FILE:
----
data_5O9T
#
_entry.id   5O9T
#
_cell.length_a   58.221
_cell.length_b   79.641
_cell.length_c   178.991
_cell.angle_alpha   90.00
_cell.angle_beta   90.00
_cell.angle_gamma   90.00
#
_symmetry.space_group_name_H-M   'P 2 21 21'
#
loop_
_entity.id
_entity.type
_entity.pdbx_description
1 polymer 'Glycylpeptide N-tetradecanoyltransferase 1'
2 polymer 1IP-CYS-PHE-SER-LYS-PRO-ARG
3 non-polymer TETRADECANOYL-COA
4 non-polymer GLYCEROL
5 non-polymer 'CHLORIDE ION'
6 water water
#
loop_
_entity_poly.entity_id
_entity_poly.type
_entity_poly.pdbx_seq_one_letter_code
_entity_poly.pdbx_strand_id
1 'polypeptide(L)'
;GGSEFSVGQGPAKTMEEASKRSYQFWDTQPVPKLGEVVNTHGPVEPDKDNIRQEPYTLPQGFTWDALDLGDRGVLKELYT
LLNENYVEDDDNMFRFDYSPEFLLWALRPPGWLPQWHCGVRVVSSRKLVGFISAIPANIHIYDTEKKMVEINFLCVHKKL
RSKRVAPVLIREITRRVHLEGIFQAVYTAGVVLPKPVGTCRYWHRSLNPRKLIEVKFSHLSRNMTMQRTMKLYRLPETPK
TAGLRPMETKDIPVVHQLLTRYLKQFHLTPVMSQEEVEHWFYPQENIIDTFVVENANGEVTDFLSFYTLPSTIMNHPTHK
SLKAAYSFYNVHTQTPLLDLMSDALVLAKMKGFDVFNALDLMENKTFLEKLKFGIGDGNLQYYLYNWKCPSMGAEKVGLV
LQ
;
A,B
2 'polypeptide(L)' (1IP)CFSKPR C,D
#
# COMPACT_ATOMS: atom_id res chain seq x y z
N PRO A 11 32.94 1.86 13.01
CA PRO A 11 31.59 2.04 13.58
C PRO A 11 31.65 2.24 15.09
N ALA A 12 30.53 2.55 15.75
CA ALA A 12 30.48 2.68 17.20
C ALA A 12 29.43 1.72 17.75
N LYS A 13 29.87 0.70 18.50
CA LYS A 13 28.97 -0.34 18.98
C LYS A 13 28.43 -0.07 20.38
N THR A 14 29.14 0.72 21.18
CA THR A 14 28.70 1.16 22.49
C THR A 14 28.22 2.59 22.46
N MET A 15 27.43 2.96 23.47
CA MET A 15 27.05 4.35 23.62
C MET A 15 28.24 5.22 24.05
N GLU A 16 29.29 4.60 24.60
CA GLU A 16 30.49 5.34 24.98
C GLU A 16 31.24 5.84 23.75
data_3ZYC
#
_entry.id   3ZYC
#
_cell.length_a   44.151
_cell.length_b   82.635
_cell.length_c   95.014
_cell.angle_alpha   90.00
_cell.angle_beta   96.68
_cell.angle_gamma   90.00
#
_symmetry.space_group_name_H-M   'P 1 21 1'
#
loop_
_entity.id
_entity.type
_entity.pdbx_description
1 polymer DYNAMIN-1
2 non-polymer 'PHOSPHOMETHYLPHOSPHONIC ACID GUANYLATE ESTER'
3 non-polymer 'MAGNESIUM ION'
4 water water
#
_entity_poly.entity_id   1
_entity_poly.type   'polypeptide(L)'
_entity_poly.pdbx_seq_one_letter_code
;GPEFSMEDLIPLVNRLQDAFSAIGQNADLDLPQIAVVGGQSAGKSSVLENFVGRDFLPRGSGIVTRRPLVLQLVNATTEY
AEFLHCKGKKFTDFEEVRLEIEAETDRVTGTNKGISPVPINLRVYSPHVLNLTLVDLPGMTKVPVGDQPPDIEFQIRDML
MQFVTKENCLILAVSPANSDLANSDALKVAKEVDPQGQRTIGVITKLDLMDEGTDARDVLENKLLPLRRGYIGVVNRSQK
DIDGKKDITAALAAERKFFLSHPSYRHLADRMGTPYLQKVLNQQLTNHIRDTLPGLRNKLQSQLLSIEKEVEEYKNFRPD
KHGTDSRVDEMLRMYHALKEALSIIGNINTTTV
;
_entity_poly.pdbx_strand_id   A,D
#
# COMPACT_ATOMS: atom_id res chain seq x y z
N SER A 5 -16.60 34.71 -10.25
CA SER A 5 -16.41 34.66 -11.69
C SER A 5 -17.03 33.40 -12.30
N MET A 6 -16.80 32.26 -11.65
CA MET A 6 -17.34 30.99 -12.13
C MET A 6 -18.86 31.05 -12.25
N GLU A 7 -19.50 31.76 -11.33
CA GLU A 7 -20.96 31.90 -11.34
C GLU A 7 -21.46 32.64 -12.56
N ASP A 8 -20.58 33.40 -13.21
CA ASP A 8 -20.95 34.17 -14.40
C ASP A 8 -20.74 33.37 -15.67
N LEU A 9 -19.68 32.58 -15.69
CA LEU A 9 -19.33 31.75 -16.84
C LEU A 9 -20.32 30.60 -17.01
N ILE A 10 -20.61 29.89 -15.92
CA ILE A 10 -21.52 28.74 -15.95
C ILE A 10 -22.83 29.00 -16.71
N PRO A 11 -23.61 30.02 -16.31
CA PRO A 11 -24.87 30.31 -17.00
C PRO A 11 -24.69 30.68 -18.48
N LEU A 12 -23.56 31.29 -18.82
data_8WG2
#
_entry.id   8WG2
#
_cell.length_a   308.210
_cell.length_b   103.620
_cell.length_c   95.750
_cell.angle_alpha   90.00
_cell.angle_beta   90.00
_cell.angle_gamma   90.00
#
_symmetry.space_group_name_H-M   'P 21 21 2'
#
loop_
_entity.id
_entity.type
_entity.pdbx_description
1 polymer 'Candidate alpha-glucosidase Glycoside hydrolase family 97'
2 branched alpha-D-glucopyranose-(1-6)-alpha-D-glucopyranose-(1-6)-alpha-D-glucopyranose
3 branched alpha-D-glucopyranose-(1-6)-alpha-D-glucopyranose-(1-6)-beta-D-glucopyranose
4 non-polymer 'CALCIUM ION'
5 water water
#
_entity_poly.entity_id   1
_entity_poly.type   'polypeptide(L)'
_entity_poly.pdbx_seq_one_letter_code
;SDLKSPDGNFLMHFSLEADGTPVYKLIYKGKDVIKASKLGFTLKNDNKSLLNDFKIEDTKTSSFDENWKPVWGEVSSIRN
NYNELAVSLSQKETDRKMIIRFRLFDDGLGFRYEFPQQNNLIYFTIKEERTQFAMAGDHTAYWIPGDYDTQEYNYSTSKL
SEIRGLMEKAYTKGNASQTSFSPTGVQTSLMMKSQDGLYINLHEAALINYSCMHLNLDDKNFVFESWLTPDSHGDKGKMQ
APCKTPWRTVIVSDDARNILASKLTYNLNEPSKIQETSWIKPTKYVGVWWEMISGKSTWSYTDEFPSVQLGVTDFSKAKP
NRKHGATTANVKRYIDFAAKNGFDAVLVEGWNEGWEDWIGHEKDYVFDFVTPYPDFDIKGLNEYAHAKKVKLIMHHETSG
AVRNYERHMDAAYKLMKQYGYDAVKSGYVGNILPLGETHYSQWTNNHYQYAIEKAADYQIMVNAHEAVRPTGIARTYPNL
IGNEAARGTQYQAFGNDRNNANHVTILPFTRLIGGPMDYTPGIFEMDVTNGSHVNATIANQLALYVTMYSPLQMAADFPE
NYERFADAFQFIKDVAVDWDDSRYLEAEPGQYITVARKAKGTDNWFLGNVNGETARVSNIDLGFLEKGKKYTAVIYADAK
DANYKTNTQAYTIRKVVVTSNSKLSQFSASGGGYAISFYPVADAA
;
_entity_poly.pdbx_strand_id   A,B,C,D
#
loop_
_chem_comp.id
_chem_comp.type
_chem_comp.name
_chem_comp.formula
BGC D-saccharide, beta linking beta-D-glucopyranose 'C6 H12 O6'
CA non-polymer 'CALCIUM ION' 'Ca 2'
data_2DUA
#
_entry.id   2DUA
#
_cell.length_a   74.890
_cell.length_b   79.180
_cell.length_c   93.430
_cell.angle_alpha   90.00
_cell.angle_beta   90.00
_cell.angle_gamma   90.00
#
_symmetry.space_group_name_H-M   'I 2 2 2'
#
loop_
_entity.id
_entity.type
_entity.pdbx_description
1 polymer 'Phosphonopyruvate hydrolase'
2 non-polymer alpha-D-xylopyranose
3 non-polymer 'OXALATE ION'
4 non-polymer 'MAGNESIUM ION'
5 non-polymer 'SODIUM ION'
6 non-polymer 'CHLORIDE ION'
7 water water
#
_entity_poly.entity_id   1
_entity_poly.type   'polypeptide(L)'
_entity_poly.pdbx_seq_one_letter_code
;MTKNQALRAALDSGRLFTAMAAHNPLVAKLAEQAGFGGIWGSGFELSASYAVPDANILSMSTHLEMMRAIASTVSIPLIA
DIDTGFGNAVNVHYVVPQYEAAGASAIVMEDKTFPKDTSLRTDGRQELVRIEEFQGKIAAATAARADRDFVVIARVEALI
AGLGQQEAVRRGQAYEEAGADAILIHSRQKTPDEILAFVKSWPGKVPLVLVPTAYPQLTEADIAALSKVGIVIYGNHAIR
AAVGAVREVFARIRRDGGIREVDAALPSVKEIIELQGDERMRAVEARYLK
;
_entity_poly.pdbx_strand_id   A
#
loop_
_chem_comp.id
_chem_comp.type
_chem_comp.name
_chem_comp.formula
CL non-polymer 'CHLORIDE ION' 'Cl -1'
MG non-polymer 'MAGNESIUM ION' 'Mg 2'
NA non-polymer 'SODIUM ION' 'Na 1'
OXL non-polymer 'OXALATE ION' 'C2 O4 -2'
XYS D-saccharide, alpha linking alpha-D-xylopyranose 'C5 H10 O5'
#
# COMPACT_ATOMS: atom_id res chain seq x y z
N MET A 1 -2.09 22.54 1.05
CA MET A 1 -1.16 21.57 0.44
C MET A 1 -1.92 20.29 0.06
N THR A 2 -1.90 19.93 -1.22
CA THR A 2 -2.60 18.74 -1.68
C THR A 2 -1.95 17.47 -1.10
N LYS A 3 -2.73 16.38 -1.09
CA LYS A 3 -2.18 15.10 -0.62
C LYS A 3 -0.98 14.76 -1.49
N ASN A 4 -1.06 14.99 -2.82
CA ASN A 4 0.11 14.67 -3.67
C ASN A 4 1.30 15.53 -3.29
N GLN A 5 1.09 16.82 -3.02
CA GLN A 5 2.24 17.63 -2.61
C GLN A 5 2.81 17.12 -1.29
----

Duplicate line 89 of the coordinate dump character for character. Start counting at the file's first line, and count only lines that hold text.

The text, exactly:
KHGTDSRVDEMLRMYHALKEALSIIGNINTTTV